Never in human history has more information been available to more people. But it’s also true that never in history has more bad information been available to more people. And once it’s online, it is “news” forever. – CBS 60 Minutes on Fake News

Fake News \ˈfāk\ \ˈnüz\ — Definition: Fabricated stories and lies with little or no basis in reality commonly propagated on social media channels. Often frustrating, sometimes comical, possibly dangerous and always a concern. Not to be confused with: News someone dislikes or disagrees with yet is based in verifiable fact – often bracketed by air quotes and used as an exclamation or accusation (“Fake News!”). See also: “Fake Media.”

The last election cycle introduced the term to main street America and mainstream media. And over the past six months, we have seen the term invoked as an insult as it has permeated the invective of both the current administration and its opposition. No one has been spared, from neighborhood institutions (see: Comet Ping Pong) to high-profile public figures (see: Hillary Clinton, Michael Flynn, Sally Yates, Jim Comey). Yet fake news, often masquerading under other names, has been around since the dawn of parchment and the printing press. Before the advent of social media, its most recent natural habitat was the grocery store checkout aisle tabloid. With fantastical, brash headlines, such stories elicited more laughs than boycotts.

We are now in a different era, where we prefer our Twitter and Facebook feeds to oversized tabloids. With the rise of social media and the financial incentives provided by search engines and networking platforms, fake news has a new lease on life – and poses a threat to institutions and individuals, both public and private. Running in parallel to this problem is reporting by “mainstream” outlets that turns innocuous facts into insidious headlines which catch fire with a significant portion of a customer base or electorate.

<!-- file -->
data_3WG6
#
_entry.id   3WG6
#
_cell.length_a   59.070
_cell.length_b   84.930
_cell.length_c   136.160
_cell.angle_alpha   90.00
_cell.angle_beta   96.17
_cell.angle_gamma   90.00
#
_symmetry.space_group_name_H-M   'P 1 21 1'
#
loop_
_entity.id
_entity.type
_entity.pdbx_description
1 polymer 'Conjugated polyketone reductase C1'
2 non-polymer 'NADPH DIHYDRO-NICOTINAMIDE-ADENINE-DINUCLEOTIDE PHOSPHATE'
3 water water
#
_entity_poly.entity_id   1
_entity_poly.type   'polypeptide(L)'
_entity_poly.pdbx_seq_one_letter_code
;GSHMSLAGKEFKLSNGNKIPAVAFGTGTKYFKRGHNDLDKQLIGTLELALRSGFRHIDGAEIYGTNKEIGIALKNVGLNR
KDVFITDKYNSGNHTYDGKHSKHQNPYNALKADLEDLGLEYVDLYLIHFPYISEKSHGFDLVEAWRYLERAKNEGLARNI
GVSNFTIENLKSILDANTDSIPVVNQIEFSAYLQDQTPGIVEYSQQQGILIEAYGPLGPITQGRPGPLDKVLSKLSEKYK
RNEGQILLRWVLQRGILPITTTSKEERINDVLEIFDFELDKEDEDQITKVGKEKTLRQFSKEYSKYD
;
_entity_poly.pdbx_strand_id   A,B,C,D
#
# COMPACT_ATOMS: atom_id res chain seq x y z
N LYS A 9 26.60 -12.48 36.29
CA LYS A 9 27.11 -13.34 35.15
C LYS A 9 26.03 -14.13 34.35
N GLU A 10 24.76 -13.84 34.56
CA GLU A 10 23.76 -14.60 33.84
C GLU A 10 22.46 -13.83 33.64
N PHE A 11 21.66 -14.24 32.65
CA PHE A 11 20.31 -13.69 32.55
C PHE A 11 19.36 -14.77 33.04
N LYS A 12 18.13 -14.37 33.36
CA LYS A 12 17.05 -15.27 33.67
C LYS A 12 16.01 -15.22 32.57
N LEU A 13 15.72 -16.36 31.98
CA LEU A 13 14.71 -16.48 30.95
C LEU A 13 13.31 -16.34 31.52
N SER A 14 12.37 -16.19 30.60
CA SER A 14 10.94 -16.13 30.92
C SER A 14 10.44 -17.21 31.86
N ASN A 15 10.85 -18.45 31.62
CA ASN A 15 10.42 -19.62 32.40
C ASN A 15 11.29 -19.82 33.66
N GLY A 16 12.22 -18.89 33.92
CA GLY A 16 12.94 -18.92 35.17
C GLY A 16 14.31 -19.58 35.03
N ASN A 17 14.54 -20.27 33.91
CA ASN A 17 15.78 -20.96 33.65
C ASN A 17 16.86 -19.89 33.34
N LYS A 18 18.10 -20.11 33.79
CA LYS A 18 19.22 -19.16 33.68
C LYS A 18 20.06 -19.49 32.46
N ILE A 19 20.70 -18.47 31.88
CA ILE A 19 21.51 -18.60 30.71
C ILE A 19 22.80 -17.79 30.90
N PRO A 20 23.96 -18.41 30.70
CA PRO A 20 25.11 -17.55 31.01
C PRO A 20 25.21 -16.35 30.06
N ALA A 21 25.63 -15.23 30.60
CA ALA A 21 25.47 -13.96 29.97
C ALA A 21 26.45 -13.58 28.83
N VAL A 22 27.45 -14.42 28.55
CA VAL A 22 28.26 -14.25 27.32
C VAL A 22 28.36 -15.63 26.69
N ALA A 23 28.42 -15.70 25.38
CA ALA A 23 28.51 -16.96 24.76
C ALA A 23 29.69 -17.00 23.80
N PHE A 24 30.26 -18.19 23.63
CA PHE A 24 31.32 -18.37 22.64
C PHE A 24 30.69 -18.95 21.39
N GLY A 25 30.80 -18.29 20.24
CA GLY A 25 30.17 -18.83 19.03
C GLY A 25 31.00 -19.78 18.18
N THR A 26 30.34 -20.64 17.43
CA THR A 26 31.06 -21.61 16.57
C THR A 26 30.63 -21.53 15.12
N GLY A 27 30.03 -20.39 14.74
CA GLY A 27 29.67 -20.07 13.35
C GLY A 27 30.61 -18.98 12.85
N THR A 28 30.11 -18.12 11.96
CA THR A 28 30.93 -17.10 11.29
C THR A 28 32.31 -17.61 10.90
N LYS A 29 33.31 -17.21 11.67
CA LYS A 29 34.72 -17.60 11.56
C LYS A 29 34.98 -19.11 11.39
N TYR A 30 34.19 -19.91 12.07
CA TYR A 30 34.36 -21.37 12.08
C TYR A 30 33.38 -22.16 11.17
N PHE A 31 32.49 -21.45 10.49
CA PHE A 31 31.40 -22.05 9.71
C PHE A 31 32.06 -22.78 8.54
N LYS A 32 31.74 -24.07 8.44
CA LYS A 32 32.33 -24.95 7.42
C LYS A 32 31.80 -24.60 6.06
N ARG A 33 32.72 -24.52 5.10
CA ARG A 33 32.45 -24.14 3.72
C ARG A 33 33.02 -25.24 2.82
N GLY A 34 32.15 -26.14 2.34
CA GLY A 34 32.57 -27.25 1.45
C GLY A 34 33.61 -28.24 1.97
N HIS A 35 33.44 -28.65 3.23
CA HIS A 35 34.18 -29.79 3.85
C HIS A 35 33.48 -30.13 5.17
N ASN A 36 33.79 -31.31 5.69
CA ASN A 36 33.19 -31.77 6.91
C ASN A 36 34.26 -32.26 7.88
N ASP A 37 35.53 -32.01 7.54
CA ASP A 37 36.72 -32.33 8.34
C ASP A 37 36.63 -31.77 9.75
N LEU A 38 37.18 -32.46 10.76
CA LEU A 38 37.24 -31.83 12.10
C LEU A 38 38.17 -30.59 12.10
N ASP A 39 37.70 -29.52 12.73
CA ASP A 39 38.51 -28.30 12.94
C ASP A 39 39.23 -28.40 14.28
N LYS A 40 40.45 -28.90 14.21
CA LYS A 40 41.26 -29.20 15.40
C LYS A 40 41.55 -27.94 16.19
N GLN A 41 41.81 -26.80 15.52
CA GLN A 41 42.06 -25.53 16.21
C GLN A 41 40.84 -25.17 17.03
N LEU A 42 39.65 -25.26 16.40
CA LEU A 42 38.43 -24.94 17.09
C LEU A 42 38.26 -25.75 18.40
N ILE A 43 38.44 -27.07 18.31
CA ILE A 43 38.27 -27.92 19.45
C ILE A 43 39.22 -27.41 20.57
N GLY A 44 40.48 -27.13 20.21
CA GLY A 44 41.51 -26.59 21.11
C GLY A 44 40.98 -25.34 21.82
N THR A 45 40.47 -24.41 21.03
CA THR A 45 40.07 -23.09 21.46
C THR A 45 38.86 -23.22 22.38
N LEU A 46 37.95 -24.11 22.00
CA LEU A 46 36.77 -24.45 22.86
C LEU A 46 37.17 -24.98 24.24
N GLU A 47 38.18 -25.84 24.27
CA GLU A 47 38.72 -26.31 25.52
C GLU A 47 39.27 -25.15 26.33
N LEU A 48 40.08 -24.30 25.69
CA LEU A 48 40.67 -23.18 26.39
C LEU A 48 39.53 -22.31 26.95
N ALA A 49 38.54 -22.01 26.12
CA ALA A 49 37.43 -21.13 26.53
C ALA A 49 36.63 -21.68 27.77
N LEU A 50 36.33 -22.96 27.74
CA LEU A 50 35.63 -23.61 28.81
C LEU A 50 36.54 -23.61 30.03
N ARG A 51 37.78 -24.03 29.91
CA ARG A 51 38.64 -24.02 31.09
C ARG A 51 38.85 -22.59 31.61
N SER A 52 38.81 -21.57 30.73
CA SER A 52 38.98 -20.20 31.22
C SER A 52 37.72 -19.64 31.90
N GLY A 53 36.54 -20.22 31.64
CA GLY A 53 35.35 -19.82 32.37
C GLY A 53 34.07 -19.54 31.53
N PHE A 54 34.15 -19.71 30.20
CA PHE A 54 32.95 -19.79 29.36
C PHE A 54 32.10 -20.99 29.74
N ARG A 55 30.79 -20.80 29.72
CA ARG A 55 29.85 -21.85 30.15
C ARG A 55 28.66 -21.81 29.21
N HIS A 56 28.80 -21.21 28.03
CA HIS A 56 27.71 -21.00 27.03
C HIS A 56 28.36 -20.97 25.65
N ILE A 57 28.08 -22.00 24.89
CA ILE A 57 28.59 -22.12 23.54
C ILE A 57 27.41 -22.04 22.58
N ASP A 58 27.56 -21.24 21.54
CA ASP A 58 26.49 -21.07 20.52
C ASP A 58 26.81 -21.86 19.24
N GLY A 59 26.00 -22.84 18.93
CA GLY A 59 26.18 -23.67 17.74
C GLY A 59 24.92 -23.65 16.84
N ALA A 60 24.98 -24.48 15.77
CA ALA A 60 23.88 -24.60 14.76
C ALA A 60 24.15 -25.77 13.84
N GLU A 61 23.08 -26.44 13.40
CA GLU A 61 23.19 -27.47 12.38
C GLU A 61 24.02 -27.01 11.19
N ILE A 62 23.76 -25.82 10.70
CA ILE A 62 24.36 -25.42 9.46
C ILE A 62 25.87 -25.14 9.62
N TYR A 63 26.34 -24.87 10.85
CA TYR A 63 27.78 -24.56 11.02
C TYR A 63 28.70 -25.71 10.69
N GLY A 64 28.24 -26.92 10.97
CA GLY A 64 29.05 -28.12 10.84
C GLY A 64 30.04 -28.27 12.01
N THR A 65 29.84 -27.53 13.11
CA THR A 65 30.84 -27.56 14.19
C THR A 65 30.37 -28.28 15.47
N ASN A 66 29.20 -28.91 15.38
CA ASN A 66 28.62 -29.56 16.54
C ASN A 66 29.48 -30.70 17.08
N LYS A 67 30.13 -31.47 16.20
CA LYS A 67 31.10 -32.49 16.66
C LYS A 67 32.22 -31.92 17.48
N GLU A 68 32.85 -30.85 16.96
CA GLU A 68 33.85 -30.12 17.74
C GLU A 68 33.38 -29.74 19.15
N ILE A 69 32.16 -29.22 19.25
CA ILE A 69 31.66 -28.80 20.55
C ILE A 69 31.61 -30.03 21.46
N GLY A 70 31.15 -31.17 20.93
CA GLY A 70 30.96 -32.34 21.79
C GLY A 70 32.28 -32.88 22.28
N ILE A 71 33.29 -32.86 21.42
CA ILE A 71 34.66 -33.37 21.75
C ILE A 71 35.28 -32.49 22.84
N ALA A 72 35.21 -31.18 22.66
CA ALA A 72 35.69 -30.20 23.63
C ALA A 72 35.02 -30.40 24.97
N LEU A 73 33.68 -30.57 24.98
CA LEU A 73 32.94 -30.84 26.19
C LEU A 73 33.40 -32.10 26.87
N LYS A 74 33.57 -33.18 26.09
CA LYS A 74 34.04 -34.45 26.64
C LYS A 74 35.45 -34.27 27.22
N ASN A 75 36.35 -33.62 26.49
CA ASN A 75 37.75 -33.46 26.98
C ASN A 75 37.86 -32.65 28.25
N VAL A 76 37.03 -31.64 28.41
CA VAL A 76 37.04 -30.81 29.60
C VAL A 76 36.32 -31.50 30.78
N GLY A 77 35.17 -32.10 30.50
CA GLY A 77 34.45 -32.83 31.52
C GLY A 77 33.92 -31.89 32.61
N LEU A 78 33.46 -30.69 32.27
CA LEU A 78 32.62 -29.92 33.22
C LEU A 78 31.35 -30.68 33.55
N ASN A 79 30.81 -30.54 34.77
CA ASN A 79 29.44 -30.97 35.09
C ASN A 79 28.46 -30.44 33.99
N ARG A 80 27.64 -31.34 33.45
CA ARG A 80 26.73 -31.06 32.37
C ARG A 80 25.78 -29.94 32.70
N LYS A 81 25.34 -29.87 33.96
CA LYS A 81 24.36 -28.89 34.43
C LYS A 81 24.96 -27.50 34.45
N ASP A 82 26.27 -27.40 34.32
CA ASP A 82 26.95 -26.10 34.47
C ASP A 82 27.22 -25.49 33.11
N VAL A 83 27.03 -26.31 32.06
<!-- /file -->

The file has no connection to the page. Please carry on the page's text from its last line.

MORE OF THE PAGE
A current of distrust permeates these stories, a sentiment born out in survey after survey of public opinion. In all cases, the questions companies and institutions need to answer come down to audiences and credibility.

How does your company or institution prepare itself to handle fake news and, more to the point, frontal attacks on its reputation or its bottom line? How do you identify your own soft underbelly and areas of vulnerability? While recent fake news attacks have gone after individuals or institutions because of their political activity, this may simply be an evolution of what used to be rumor and innuendo, now feeding off the hyper-politicized climate in our country. How sharp are your institutional instincts and rapid response, fast-twitch crisis management muscles?

The first line of defense for a company or institution is to examine the scope of its public position on politically hot topics of the day. Every every public affairs, communications or marketing decision must be filtered through that lens. This does not mean a company or its leadership should not take a public position on a politically sensitive topic (bathroom laws, travel bans, for example), but rather it should have a keen sense of how that position will resonate with its key audiences: Employees, customers, shareholders, partners, policymakers.

The next step is to make sure you have the fundamentals of crisis communications nailed down. Do you have a plan, a team and a rapid response infrastructure in place?

The post-election discussion about the dangers of “fake news” has raised much-needed awareness of how false stories, and their rapid spread on social media, can distort our political process in powerful, unexpected ways. But what about the perilous impact fake news poses to brands and corporate reputation? Major brands have already experienced the all-too-real damage that fake news can inflict – and the considerable effort it takes to correct the record.